Cholesterol is a concern for everyone, but for elderly adults, it needs to be a top priority. For folks from this age group, there are specific concerns that loved ones caring for them need to have on their radar. Regular monitoring for high cholesterol, understanding cholesterol ratios, and ultimately, treatment of the condition, all play a part in keeping your loved one as healthy as possible.
If you think that cholesterol is only an issue for older men… think again. According to the American Heart Association, the number one killer of women in the United States is coronary heart disease, and many of these women have heart attacks later in life. This is in part due to changes in cholesterol after menopause.
Cholesterol Considerations in the Elderly
Estrogen has a positive effect on HDL cholesterol, which is the good kind. After menopause, a woman produces less estrogen, which can decrease the amount of HDL cholesterol she has. At the same time, triglycerides, as well as LDL cholesterol, which is the bad kind, can increase. In fact, studies show that at least 75% of women over the age of fifty-five have cholesterol issues which can lead to heart attacks depending on other health risks.
Older women aren’t the only ones that need to be concerned about their cholesterol levels. Men who fall into the middle-aged to senior bracket who have high levels of cholesterol are at risk for heart attacks, as well.
Both men and women should visit their doctors to have their cholesterol checked on a regular basis. From there, their doctor can determine what steps should be taken to keep their cholesterol levels in a healthy range. Your doctor’s recommendations may include changes in diet or medication.
Cholesterol Treatment in the Elderly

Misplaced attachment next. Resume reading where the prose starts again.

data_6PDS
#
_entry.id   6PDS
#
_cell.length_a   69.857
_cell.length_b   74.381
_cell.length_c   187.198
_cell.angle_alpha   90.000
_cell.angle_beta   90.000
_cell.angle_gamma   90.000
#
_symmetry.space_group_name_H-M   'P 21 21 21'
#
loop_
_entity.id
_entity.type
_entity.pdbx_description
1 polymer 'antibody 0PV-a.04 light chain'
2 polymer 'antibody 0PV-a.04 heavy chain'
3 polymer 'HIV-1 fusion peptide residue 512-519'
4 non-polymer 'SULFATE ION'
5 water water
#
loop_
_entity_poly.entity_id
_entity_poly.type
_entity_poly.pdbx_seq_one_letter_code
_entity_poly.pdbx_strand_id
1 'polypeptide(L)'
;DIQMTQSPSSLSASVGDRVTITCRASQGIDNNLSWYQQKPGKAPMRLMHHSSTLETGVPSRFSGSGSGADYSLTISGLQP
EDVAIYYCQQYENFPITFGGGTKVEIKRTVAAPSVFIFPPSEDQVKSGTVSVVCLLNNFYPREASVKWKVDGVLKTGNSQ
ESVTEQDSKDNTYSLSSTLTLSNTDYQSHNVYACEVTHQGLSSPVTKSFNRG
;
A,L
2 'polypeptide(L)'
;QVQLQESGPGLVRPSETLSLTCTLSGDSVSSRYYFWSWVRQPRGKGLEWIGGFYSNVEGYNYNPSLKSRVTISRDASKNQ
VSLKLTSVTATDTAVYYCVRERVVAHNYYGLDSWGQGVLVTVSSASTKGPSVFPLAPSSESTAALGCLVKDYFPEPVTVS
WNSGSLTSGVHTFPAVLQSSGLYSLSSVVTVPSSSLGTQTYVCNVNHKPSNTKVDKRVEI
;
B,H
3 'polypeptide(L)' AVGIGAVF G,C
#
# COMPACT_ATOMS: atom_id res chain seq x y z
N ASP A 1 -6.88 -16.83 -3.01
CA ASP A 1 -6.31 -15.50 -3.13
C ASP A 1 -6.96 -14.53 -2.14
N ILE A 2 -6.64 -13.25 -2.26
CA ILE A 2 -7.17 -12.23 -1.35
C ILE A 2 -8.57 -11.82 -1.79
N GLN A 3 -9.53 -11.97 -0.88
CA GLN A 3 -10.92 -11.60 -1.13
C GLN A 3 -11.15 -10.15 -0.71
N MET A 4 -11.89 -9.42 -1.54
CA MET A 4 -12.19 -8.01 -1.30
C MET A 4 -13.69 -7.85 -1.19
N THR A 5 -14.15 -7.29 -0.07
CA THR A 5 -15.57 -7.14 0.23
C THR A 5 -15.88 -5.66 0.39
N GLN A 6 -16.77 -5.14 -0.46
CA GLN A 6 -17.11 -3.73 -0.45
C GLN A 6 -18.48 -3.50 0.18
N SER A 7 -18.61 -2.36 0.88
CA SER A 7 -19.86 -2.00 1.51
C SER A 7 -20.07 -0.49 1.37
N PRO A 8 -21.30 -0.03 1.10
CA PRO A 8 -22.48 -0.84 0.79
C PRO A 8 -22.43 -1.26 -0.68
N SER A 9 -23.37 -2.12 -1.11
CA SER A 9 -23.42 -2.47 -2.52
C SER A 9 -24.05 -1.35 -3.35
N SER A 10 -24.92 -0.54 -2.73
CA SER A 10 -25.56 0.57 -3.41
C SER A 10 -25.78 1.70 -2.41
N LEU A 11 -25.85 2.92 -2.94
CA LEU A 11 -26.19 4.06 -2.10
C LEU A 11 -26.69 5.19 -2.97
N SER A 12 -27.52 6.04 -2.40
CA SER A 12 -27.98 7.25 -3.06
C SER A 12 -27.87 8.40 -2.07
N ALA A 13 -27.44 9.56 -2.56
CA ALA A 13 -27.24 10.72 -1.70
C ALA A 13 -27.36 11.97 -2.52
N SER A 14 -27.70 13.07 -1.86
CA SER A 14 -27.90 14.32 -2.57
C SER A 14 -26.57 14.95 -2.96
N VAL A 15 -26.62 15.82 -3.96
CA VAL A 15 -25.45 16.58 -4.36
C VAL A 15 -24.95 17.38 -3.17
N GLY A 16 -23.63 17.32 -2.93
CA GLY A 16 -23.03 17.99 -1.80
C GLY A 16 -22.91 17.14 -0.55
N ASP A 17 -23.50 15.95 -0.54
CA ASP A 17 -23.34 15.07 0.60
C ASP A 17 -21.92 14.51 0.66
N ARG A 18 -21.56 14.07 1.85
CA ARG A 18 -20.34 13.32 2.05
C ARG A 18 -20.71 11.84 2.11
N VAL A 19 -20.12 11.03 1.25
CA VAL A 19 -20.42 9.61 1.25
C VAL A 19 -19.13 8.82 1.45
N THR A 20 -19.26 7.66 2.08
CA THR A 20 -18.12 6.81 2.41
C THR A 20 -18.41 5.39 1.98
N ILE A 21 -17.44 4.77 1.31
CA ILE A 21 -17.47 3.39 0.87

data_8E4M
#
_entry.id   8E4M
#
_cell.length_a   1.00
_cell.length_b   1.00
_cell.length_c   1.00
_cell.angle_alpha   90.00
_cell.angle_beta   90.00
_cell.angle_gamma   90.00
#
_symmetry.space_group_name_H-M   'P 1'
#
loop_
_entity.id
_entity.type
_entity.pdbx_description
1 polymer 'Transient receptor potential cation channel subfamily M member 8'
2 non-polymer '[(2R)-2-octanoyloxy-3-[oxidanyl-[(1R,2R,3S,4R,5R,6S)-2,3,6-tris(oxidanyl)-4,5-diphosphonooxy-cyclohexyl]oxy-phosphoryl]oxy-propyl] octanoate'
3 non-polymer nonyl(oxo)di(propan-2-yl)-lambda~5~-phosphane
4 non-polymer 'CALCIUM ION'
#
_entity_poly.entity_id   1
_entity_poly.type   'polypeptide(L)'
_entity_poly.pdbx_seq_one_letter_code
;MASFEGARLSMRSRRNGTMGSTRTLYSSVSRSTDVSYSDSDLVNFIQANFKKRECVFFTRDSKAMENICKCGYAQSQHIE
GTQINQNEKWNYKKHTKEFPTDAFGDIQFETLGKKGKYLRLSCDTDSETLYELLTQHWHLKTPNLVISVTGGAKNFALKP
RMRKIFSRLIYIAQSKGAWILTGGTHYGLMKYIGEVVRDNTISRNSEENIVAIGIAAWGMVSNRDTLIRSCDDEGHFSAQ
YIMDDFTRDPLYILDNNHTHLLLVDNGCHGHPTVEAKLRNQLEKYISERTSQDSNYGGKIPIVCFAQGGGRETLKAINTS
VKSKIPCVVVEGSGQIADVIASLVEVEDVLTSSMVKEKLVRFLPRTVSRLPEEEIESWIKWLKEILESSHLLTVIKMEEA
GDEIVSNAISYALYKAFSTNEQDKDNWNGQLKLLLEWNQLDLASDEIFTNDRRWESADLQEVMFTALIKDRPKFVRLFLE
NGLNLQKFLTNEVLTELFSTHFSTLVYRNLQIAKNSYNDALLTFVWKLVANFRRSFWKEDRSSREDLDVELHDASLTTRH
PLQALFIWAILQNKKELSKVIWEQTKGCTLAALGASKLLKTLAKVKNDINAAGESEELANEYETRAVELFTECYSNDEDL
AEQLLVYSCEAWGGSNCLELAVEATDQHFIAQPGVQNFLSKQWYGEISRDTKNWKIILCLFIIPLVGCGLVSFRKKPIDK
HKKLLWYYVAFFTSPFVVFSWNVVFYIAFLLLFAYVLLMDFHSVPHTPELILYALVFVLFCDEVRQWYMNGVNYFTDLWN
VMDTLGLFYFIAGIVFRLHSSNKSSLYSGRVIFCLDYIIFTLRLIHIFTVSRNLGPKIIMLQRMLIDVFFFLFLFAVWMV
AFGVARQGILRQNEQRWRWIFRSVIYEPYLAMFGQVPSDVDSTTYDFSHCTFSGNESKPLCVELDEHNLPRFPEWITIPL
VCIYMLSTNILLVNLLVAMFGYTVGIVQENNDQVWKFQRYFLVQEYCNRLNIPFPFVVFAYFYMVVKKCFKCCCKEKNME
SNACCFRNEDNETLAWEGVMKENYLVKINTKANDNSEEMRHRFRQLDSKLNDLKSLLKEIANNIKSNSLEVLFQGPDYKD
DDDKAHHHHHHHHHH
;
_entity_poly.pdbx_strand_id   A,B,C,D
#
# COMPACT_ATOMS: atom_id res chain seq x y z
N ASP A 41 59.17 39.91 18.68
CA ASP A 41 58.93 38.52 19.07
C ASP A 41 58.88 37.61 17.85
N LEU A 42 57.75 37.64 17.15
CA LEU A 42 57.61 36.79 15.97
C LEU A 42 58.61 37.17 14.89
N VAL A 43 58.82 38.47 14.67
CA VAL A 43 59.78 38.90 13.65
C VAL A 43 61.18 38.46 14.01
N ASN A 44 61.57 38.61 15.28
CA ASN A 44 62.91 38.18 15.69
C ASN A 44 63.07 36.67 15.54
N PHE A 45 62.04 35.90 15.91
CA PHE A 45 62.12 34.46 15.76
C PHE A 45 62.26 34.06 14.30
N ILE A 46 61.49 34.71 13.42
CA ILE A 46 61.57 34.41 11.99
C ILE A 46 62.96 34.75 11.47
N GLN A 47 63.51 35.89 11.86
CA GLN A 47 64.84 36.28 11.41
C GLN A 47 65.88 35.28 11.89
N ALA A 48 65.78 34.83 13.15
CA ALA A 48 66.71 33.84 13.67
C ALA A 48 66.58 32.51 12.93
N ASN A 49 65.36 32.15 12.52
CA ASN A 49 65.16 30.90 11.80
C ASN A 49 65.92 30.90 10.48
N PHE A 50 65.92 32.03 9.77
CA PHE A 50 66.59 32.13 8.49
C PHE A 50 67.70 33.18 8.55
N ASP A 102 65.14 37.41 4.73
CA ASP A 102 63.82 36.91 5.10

When it comes to medication, those among the elderly population may not always take it as diligently as they should. Often, when it comes to treating conditions that cannot be seen or felt, seniors do not always follow their doctor’s orders.
As it is important for these medications to be taken as prescribed, you can play an important role in the healthcare outcome as a caregiver for the elderly. High cholesterol can be dealt with as long as there is cooperation on all sides.
Understanding the Cholesterol Ratio
The cholesterol ratio is determined by dividing your total cholesterol number, the sum of the good and the bad, by your HDL number, (the good kind). For example, if your total cholesterol number is two hundred and your HDL number is ninety-five, your cholesterol ratio would be 2.1.
Doctors recommend that you should work to have a ratio of 3.5, but you want to be sure it is below a 5. For men, a ratio of 5 can suggest that they are at a risk of heart disease while a 4.4 ratio for a woman can indicate that she is at average risk for heart disease.
While an elderly patient might not notice whether their cholesterol is high or low as they go through their day, on the inside, their levels of cholesterol are having a direct impact on their overall health. This is one case where out of sight, out of mind, is not a good idea.
With regular monitoring and the right exercise, diet, and medication plan, cholesterol can be managed and the senior patient can live a happier, healthier life.
How do you or your loved one handle your cholesterol? Share with us in the comments below.